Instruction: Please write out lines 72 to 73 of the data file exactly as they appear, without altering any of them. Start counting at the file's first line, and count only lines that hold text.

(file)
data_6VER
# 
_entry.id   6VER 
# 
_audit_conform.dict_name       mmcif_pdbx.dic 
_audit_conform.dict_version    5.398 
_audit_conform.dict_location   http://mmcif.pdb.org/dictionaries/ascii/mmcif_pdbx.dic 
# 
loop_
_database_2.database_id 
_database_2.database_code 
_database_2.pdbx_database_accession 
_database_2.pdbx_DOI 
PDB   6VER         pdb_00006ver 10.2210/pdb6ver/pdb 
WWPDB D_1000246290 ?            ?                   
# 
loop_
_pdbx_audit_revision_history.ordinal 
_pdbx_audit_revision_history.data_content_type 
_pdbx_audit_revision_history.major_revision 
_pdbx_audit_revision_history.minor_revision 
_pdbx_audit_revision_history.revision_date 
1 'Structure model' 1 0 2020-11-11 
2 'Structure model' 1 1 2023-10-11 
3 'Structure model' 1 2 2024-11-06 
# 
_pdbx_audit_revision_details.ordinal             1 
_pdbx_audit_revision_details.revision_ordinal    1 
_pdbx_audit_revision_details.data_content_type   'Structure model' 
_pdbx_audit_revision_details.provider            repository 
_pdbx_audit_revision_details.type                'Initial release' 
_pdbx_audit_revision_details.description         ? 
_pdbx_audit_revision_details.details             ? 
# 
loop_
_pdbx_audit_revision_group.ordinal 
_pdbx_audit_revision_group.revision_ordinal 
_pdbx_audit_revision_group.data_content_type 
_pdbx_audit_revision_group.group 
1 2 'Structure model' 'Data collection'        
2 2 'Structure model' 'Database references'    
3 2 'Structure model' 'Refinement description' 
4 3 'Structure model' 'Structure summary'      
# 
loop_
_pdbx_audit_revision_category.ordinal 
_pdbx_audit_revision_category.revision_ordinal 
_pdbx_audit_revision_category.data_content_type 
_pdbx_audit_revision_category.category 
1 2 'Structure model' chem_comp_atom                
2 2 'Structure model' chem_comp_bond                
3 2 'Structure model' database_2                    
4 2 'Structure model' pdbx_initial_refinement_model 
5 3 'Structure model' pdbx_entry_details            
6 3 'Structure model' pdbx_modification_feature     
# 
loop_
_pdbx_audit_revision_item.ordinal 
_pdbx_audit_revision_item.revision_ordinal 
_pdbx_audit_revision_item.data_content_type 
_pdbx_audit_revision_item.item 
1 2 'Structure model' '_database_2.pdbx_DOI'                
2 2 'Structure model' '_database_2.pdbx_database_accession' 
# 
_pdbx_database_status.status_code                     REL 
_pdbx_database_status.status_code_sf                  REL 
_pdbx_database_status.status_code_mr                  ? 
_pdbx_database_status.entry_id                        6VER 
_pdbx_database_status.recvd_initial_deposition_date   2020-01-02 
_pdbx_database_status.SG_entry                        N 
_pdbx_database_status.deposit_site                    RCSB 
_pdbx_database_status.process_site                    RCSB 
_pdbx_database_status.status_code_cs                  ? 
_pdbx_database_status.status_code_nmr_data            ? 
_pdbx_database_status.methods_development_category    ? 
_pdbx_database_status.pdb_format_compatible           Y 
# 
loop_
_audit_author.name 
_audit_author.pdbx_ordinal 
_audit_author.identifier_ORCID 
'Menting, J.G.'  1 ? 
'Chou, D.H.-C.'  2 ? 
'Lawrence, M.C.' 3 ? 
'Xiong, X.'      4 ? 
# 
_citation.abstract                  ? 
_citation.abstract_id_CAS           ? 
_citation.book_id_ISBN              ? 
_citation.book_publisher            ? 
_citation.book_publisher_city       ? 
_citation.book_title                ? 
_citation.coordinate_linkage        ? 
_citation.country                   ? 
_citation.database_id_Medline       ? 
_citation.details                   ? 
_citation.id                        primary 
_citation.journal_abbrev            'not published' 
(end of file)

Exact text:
_pdbx_database_status.process_site                    RCSB 
_pdbx_database_status.status_code_cs                  ? 